Here are a few steps you might like to think about…

  1. First step is to ‘allow yourself to panic’. Let the ‘oh my gosh’ feelings flow and let them out, it is going to happen at some stage so I figure it is best to get them out earlier rather than later. You may in fact find yourself returning to these moments again and again as the days or even weeks go by. Let those ‘what the heck and am I going to do now’ thoughts flow out of you. Notice I say ‘out’ of you, the reason being that these thoughts allowed to fester over time will consume you and you will become completely paralyzed, unable to even think you can get out of the situation you find yourself in. Remember ‘it has happened’, there is nothing you could have done to change or alter the situation and you have the rest of your life to do something about it. As I have heard many a time, “it is not what happens to us that matters but what we ultimately end up doing about it”
  2. Consider your options. I sat with a very good friend of mine recently and we pondered the options available to someone who leaves or is forced to leave their point of employ for any reason. It is not an exhaustive list of course but we think it covers the major options available.
  • Consider getting back into the workforce in a similar role, lesser role or a sideways role in a similar industry or company, even a competitor is worth a crack.
  • Consider the option to start something up from scratch on your own or with a colleague or colleagues, friend or business associate.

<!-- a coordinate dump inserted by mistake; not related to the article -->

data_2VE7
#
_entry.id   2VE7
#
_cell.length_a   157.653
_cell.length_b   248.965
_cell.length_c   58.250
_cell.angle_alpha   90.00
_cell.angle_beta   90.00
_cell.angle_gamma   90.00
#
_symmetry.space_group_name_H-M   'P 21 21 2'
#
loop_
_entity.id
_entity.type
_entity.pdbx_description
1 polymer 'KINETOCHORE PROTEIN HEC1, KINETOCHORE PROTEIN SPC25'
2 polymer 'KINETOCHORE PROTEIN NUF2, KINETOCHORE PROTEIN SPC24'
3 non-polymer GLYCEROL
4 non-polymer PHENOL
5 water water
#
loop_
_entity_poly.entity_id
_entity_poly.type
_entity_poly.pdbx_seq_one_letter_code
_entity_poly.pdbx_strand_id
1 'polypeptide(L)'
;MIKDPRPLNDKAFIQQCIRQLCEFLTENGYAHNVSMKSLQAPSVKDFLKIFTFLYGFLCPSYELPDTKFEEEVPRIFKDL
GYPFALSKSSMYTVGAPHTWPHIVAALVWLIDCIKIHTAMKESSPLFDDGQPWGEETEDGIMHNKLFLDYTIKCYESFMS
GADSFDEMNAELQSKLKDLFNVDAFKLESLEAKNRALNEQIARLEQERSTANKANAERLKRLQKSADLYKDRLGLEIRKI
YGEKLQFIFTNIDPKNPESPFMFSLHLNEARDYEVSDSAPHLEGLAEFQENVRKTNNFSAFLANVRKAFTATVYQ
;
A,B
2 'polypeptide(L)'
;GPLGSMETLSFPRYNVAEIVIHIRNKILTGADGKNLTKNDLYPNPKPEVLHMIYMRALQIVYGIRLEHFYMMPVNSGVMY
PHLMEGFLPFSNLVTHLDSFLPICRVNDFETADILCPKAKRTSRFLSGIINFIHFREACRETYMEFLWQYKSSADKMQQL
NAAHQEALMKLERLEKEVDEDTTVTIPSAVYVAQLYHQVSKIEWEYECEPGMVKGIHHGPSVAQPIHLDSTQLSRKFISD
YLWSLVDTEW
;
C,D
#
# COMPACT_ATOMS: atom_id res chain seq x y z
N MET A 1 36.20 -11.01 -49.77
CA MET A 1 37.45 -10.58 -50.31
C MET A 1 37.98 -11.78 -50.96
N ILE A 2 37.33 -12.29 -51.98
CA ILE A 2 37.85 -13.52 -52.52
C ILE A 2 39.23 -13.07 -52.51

• Consider the option of something artisan-like, turn an interest you already have for something artistic into a business or income generating idea, knitting for instance.
  • Consider the option of purchasing an already operating business and adding your own flavor and value to the operation.
  • Consider contracting your skills to another company that is already operating in your space.

These are just a few thoughts and if you take the time to look at each one of these and their merits I am sure there will be ore and more ideas coming to you as a result.

I just thought of another, perhaps purchase a franchise of some sort with a proven system of success already built in.

3.Take Stock; By this I mean you need to carry out a financial review of your financial situation. I think if you asked most people these days how long they could genuinely survive financially if they lost or gave up their job tomorrow most would say somewhere between 1 month and 10 weeks.

This is because we usually, in most societies live 5-10% higher than we can afford, hence the rising levels of credit and charge card debt.

It is though necessary for you to sit down at the dining table and use a large A3 pad of paper to start writing all of your expenses, the income statement should be fairly simple, it is nothing, unless of course you are wise enough to have a business on the side already bringing in some cash

Put down as much detail as possible and also categorise the list, put fixed expenses, like insurance, carp payments, rent, mortgage, power, gas, phone etc into once column and put the variable expenses in another. Variable expenses change from month to month, like food, use as best as possible some form of averaging.

When you have gathered enough information in this way sum it all up and add an additional 10%, remember we all live 10% beyond our means usually. This ‘buffer’ as it may become later could save your life, your house, your everything. It could make the difference between being out of work and bankrupt…

When you have done this you need to determine how much you have in savings, investments and your redundancy settlement, from this and your expense line you can calculate roughly how many months you have before you need to sell the shirt on your back. Again I would reduce this by 10 – 20% to give you some form of buffer.

Remember to have a momentary panic attack at this point as  you will realize you have less time than you think you had.